Ranbaxy recently settled an inter partes review (IPR) proceeding, using a USPTO patent trial to avoid potentially costly Hatch-Waxman litigation. Ranbaxy Laboratories, Ltd v. Vertex Pharms., Inc., IPR2013-0024. Ranbaxy, an Indian-based company which develops and markets generic drugs, challenged the validity of Vertex’s U.S. Patent No. 6,436,989 for Lexiva®, an HIV protease inhibitor. Vertex had previously asserted the ‘989 Patent against Mylan, in the district of Delaware on August 22, 2012 (Civ. No. 12-1065-RGA), but Ranbaxy was not a party to the litigation. Rather, a few months after the litigation had started, Ranbaxy filed a petition at the USPTO challenging all of the ‘989 patent claims as obvious over several prior art combinations. IPR2013-00024 (Paper No. 1).
The Board instituted the proceeding on March 5, 2013. (Paper No. 16). In finding “a reasonable likelihood that Ranbaxy would prevail with respect to at least” one claim, the Administrative Patent Judge undertook a “lead compound” analysis and determined that prior art provided an express reason for a skilled artisan to modify the lead compound to enhance its solubility, and therefore its bioavailability, by “forming a phosphate ester salt … by derivitizing a free hydroxyl positioned similarly to that of the free hydroxyl of [the lead compound],” with a reasonable expectation of success. (Id. at pp. 7-14).
On October 31, 2013, the parties jointly filed a motion to terminate the IPR, informing the Board that the parties had reached an agreement resolving the dispute and any potential Hatch-Waxman litigation on the patent between these parties. See Paper No. 69, pg. 1, emphasis added. Thus, only a few months after the proceeding was instituted, the parties were able to resolve the IPR, including any future potential litigation.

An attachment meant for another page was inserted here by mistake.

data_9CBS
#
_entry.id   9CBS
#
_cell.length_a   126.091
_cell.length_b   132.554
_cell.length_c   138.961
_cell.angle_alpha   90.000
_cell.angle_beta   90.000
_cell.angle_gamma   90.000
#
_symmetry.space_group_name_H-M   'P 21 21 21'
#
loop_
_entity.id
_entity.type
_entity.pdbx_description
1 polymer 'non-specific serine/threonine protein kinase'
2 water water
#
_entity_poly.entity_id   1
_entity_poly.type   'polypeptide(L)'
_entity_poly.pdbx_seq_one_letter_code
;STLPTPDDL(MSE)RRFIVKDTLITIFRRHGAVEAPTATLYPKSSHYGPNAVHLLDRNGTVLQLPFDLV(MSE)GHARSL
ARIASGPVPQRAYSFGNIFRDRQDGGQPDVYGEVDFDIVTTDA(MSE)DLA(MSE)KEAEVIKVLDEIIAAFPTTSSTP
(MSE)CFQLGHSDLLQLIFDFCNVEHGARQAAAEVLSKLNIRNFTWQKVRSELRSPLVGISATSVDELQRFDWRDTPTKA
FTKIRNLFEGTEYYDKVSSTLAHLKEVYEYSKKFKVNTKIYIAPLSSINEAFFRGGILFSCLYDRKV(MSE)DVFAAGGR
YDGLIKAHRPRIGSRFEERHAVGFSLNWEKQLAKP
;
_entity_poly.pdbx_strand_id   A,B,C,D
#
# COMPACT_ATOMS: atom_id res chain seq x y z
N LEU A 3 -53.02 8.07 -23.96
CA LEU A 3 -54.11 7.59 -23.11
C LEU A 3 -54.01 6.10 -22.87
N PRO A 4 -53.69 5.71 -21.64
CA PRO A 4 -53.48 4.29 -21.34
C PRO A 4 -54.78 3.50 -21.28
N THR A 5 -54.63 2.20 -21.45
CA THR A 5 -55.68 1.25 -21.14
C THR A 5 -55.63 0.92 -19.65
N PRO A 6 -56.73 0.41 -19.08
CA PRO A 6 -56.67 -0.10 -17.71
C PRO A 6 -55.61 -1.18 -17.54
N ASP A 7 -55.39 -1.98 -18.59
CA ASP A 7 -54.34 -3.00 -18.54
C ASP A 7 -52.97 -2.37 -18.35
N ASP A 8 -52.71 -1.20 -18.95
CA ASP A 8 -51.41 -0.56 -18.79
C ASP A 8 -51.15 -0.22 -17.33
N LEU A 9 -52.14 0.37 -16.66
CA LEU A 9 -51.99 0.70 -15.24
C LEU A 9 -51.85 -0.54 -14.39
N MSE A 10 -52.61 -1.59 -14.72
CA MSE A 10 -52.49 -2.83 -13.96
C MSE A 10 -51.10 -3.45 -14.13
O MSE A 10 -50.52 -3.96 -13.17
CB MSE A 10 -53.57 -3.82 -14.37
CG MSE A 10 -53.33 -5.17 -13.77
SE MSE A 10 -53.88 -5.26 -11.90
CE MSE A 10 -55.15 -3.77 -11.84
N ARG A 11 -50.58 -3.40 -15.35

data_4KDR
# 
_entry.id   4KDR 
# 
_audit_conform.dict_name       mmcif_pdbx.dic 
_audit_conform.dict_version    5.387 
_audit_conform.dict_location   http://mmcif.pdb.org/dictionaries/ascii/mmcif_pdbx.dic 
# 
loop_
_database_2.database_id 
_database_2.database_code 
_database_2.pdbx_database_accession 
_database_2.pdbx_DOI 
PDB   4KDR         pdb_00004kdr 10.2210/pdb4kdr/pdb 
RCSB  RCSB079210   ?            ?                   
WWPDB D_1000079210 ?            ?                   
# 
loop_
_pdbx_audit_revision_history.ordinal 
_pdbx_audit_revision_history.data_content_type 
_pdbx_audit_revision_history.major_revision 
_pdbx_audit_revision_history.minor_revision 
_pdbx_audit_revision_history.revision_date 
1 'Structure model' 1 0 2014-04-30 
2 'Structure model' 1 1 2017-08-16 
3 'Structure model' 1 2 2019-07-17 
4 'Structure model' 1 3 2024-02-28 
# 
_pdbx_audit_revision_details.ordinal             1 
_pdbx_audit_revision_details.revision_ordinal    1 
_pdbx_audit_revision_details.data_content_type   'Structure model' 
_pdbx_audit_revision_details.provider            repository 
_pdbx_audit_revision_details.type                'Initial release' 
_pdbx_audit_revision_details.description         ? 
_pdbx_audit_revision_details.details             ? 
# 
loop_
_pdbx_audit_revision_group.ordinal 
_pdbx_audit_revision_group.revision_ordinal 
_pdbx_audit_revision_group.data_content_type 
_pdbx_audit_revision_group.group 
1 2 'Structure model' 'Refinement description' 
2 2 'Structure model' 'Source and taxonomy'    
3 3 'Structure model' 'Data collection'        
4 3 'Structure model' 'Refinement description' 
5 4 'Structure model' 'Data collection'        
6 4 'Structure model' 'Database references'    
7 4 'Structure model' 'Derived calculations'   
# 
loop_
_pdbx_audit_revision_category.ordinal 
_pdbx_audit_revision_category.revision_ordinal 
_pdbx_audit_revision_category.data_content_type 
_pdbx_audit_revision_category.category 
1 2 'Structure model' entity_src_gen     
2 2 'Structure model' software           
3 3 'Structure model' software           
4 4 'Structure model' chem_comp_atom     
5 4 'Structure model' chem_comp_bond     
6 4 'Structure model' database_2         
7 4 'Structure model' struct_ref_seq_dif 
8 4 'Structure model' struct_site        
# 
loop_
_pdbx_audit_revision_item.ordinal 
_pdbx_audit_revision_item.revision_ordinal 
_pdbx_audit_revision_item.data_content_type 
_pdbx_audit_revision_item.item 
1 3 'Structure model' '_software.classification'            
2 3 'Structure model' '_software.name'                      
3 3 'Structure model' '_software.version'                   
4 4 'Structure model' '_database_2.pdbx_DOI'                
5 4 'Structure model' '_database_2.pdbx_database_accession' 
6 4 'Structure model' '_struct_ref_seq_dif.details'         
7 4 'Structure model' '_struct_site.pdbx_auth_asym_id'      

Interestingly, Mylan, who was sued only two months before Ranbxy’s petition was filed, did not elect to pursue an IPR proceeding involving the ‘989 Patent. Moreover, the Delaware Court denied Vertex’s motion to stay the litigation against Mylan pending the competition of the IPR with Ranbaxy. Vii Healthcare Co. et al. v. Mylan, Inc., Civ. No. 12-1065-RGA, (D. I. 59). Thus, Mylan’s litigation regarding the validity of the ‘989 patent will continue in the district court under the evidentiary burden of proving invalidity by clear and convincing evidence, whereas Ranbaxy’s preemptive petition effectively resolved its dispute with Vertex without resort to district court ANDA litigation. Generic drug applicants can thus advantageously use IPR in a strategy for resolving patent disputes based on the listing of patents in the Orange Book, as an alternative to district court litigation under the Hatch-Waxman Act.
Azy Kokabi focuses her practice on patent infringement litigation in Federal Courts, with particular experience in Hatch-Waxman patent infringement litigations. Ms. Kokabi’s practice also involves patent office trials, with a particular emphasis on inter partes review. Ms. Kokabi, a registered patent attorney, has served as counsel in multiple interference proceedings and related matters, before the Board of Patent Appeals and Interferences and the Court of Appeals for the Federal Circuit.
Ms. Kokabi also prosecutes patent applications covering biotechnology and medical devices, and has been involved in a number of reexamination proceedings and reissue applications before the United States Patent and Trademark Office. Prior to joining Sughrue Mion, Ms. Kokabi worked at a boutique law firm, where she focused on interference practice. She also served at the U.S. Patent and Trademark Office as an Examiner, where she was responsible for examining patent applications related to medical devices and surgical bandages and interned for the Honorable Judge Rader at the Court of Appeals for the Federal Circuit.